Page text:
Discuss as:

Obama aide: O'Reilly shoved me

From NBC's Mark Hudspeth
NASHUA, N.H. -- An aide to Barack Obama said talk-show host Bill O'Reilly shoved him several times at the rope line after a campaign event today.

Marvin Nicholson, Obama's trip director, said the commentator from Fox News Channel pushed him and called him "low class" after Nicholson refused to get out of the way of his cameraman's shot.

"I've worked two campaigns, and I've never had a member of the press lay hands on a staff member before," Nicholson said.

The unusual incident occurred at the end of a rally in which more than 1,500 people jammed a high school gymnasium to see the first-term senator fresh off his victory at the Iowa Caucus.

More than 1,000 people were forced to listen to the speech in a smaller gymnasium next door after the fire marshal closed the room. The campaign said they were not expecting anything like the crowd today.

"There must be a hockey game going on here," Obama said. "We needed a bigger boat."

The crowds at Obama's campaign appearances have swelled steadily since he arrived in New Hampshire early Wednesday, but today's was the most visible demonstration yet of the newfound celebrity status of the Democratic frontrunner.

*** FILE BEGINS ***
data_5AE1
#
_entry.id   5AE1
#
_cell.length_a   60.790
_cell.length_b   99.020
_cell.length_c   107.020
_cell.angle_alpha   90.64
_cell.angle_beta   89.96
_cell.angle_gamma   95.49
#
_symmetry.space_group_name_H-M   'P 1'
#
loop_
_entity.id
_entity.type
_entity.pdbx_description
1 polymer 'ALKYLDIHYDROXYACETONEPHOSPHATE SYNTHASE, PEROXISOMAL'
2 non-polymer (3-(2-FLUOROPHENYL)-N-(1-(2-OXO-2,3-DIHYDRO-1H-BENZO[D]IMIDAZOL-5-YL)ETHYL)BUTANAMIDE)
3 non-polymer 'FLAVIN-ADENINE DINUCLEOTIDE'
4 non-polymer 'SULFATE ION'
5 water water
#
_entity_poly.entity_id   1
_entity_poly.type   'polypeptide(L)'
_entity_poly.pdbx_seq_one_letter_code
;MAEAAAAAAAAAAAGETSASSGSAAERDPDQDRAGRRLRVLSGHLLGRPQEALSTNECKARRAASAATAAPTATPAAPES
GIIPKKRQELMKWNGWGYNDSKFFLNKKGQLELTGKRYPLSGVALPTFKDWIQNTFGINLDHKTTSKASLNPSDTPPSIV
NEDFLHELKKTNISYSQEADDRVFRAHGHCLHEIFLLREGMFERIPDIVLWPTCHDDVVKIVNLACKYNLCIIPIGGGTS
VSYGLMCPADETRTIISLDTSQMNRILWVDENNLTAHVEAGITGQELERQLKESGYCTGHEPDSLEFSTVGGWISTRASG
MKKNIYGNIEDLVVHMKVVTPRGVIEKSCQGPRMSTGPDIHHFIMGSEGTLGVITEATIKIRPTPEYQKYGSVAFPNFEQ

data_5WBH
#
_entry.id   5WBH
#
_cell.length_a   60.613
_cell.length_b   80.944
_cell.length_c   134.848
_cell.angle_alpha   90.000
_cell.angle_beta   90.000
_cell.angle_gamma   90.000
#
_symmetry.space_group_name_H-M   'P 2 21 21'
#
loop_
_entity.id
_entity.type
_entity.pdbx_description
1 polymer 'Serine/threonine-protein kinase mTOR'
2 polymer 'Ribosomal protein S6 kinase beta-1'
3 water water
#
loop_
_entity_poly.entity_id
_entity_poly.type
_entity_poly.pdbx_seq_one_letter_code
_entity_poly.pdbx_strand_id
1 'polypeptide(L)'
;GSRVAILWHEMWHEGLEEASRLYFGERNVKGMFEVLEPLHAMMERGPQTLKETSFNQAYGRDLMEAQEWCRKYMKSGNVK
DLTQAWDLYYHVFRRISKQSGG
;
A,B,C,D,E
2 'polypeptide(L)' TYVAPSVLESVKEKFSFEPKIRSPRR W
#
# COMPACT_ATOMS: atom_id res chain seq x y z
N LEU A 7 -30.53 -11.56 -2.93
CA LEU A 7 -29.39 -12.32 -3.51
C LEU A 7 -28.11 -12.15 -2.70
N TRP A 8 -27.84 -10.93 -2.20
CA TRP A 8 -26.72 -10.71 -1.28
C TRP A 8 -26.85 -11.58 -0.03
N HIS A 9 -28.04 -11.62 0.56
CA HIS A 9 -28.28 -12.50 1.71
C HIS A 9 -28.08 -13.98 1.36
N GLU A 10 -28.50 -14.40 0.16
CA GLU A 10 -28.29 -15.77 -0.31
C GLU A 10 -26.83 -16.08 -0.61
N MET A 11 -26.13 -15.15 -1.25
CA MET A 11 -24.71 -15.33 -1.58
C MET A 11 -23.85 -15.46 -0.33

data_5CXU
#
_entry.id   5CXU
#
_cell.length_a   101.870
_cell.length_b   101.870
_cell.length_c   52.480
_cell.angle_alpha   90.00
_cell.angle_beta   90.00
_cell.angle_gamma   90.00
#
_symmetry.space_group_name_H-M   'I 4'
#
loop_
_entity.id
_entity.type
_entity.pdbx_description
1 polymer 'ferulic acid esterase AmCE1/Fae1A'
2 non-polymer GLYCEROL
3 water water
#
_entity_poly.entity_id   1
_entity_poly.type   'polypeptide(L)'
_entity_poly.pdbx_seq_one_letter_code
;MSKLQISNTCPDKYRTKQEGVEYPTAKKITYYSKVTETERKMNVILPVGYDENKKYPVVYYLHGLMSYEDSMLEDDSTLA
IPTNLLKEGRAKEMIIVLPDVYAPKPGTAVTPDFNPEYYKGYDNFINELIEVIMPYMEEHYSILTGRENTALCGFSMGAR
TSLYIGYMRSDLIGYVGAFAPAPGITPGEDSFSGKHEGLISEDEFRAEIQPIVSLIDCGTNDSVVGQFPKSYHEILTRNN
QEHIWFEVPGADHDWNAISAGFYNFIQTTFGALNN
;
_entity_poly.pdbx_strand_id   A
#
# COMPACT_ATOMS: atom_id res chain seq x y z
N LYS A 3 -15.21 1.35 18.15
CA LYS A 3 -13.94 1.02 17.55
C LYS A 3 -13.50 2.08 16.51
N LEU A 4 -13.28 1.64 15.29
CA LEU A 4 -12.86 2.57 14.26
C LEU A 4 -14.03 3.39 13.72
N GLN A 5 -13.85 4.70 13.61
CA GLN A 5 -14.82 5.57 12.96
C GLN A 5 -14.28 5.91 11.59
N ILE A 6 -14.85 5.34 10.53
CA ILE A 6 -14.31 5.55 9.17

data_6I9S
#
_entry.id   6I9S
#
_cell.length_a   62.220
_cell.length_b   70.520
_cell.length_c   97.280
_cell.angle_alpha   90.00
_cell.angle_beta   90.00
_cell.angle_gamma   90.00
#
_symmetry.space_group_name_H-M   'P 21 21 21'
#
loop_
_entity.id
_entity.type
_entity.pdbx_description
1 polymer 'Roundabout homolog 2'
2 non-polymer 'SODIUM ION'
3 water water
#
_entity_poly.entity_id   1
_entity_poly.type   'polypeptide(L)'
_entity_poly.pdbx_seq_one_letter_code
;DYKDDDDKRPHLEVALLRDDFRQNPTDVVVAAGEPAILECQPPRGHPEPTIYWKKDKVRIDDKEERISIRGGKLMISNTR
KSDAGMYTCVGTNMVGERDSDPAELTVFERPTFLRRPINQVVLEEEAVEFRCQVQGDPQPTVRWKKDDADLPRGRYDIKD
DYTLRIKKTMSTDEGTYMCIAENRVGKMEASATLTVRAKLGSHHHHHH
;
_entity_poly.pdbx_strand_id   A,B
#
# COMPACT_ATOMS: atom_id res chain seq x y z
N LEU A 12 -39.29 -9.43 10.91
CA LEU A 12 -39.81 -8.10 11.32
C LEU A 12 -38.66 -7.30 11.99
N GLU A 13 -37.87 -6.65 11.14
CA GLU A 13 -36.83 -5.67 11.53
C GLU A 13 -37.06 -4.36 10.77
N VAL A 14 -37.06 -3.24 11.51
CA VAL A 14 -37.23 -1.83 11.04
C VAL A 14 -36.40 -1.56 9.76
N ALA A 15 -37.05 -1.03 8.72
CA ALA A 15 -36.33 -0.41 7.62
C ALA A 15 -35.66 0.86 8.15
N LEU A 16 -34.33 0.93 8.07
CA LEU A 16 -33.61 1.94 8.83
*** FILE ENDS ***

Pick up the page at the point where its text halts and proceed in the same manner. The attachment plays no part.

Obama got cheers from his standard stump lines about ending America's dependence on foreign oil and bringing troops home from Iraq, but some of the loudest came after appeals to the historic nature of his candidacy.

"There is a moment in the life of every generation if we are to make our mark on history, where we cast aside the doubts and we cast aside the fear, and we cast aside the cynicism, and we stand up for what we genuinely believe in," Obama said.

"This is our moment."

Dotted throughout the crowd was a smattering of very young children, some hoisted on their parents shoulders to see the stage above the crowd. Andrea and John Koschwancz brought their two small children all the way from Boston to see Obama speak.

"We wanted him to be able to remember it," John said of his two-year old son Hugh. "If he becomes President, he'll be able to say he was there."

Snarled traffic outside the school delayed the campaign motorcade for almost an hour. While they were forced to wait, Obama played basketball with staff and volunteers from Nashua, according to the campaign.